Environmental Geologists: Responsible for studying the earth with the specific focus of understanding human interactions with the land, for the purpose of anticipating geological issues and providing information to help minimize impacts on the environment.
Geochemists: Responsible for studying the chemical makeup of minerals, rocks and fluids, as well as their interrelationships in order to better understand the distribution and migration of materials in the earth's crust.
Geochronologists: Responsible for determining the ages of rocks by studying the radioactive decay of specific elements.
Geomorphologists: Responsible for examining landforms and processes that cause the earth's surface to change, such as erosion and glaciation.
Hydrogeologists: Responsible for studying the properties, amount and composition of groundwater and formation waters.
Marine Geologists: Responsible for studying coastal and marine environments and tracing their evolution. They may also investigate ocean basins and sea floors for mineral and petroleum potential.
Mineralogists: Responsible for analyzing, identifying and classifying minerals and precious stones according to their composition and structure.
Mining Geologists: Responsible for locating, analyzing and studying the Earth's mineral and rock resources.
Paleontologists: Responsible for studying fossils for purposes such as establishing relative age, petroleum exploration and the study of environmental evolution.
Petroleum Geologists: Responsible for utilizing information gathered from boreholes, geophysical and geochemical data, geological maps, rock samples and remote sensing imagery to determine the geological characteristics of an underground reservoir.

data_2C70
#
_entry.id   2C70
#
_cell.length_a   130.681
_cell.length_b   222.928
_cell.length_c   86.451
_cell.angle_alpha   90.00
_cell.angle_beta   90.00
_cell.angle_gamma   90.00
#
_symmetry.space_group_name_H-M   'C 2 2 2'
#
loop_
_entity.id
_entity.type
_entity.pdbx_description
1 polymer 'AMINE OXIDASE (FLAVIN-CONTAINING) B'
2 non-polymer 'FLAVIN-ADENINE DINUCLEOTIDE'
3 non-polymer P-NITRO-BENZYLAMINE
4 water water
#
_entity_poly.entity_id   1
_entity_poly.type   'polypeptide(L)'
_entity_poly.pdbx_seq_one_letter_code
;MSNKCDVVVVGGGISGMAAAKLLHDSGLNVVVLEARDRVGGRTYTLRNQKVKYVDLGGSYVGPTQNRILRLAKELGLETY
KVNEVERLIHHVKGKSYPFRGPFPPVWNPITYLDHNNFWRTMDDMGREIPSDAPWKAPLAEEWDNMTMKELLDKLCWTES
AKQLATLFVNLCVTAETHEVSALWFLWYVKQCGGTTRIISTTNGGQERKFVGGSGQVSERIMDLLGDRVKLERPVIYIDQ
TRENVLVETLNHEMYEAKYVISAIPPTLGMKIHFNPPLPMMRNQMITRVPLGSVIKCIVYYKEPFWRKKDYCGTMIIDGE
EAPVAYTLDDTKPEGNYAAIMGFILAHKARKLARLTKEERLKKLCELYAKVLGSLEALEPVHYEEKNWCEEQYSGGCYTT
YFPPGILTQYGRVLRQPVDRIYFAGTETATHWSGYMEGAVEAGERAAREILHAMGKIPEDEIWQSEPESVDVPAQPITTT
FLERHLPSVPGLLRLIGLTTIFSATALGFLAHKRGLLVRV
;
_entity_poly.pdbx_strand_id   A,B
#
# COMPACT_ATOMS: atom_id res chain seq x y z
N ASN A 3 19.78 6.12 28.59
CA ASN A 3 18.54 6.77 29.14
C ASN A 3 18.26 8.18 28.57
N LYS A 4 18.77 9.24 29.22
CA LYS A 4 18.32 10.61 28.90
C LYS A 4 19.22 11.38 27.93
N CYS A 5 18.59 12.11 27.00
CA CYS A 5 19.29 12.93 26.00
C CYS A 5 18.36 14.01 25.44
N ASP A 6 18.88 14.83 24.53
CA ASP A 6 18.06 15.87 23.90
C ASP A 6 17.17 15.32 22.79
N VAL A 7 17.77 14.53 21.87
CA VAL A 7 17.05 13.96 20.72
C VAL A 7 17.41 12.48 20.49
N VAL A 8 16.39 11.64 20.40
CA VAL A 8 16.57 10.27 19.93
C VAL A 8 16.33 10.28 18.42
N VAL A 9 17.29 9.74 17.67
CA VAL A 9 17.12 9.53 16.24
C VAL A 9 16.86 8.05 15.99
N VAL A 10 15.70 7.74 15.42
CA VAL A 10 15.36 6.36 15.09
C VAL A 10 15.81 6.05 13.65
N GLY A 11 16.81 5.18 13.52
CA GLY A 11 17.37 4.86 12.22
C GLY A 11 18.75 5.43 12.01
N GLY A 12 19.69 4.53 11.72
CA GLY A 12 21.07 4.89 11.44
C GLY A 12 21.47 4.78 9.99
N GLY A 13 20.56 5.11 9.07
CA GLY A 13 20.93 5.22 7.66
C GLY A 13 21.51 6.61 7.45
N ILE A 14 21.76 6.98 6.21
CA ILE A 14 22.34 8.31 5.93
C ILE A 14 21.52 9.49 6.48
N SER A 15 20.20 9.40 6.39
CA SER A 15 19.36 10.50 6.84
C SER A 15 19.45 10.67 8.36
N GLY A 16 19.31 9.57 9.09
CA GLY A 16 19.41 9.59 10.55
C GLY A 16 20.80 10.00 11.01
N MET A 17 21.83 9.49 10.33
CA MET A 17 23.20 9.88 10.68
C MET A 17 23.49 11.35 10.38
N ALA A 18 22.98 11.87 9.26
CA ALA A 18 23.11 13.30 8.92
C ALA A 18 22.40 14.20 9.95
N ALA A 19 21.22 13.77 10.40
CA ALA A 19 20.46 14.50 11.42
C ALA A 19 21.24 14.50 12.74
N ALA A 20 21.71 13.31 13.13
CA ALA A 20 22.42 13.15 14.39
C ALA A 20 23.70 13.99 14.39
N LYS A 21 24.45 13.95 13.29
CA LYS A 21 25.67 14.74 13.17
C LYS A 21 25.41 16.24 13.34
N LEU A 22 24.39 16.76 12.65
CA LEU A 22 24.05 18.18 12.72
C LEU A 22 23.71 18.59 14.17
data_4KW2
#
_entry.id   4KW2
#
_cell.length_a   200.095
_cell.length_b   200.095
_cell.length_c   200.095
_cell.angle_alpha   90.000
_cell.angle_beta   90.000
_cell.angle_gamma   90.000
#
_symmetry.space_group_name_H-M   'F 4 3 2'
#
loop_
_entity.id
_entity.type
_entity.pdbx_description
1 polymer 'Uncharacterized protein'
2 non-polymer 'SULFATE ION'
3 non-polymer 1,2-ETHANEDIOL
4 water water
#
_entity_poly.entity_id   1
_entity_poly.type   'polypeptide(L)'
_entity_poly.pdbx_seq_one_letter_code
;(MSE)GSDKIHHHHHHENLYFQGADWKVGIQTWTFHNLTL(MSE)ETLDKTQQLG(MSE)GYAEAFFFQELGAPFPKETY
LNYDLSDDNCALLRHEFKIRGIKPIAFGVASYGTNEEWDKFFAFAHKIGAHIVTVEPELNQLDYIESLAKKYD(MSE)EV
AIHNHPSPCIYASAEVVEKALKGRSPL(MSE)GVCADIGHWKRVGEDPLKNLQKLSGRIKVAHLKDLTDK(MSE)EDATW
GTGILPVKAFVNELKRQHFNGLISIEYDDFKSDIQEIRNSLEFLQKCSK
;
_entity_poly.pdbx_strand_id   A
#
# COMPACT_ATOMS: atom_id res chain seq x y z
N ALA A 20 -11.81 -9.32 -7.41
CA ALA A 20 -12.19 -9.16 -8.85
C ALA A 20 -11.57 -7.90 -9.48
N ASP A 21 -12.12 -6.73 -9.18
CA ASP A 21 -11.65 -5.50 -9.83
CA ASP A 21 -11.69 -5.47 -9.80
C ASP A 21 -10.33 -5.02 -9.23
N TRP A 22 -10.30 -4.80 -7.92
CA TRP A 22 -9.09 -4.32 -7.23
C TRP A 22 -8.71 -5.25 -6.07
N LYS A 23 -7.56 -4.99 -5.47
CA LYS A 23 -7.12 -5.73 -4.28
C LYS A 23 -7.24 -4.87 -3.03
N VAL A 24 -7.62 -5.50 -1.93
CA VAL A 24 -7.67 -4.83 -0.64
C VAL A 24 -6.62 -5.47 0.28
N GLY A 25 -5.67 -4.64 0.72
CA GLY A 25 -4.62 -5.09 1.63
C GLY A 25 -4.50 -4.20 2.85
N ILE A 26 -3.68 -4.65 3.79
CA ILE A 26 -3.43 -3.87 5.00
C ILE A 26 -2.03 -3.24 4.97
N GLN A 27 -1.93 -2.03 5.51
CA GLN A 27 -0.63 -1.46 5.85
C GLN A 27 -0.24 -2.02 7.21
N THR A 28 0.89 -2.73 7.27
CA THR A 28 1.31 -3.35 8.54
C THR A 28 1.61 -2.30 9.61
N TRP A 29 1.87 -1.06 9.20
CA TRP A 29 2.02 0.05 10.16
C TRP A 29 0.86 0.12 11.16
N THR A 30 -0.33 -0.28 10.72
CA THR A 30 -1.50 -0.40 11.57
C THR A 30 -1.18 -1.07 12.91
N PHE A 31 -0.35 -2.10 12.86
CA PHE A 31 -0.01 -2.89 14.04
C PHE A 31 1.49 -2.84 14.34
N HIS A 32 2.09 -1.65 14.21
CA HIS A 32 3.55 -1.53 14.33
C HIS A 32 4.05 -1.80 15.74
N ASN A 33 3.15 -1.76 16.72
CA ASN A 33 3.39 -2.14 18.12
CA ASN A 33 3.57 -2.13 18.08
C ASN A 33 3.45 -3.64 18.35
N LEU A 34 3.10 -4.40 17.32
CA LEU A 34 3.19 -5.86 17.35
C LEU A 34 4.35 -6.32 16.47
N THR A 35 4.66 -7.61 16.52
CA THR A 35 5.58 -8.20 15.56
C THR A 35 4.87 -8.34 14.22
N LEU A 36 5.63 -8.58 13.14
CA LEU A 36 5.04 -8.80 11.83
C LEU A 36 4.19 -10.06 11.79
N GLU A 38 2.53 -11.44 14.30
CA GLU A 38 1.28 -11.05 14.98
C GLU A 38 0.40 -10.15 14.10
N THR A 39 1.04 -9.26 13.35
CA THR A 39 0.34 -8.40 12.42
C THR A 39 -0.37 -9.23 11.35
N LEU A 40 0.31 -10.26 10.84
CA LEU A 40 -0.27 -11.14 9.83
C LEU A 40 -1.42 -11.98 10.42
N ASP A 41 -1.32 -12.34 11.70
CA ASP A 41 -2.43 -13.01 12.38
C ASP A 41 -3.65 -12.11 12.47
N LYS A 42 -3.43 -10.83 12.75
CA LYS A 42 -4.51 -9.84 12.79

Planetary Geologists: Responsible for studying the nature and history of planets and satellites in the solar system.
Sedimentologists: Responsible for studying the processes that result in the formation of sedimentary rocks. They may also apply this knowledge to help locate natural resources.
Stratigraphers: Responsible for examining layers of sedimentary rock to help locate coal and petroleum.
Structural Geologists: Responsible for studying the nature and geometry of brittle and plastic rock deformation, including the evolution of earth structures such as mountains.
Surficial Geologists: Responsible for studying sediments and rock layers close to the Earth's surface. This information is applied to building construction, landfill siting, mineral exploration, environmental contamination, groundwater production and global change studies.
Volcanologists: Responsible for studying both active and dormant volcanoes in order to predict eruptions and minimize potential damage.
If you’re interested in a career that involves studying such issues as erosion, watershed management, mineral resource exploration and others, and you want to help apply your findings for the betterment of our communities and planet, then a career as geologist may be a great fit for you!!
Oct. 31, 2017, 1:58 p.m.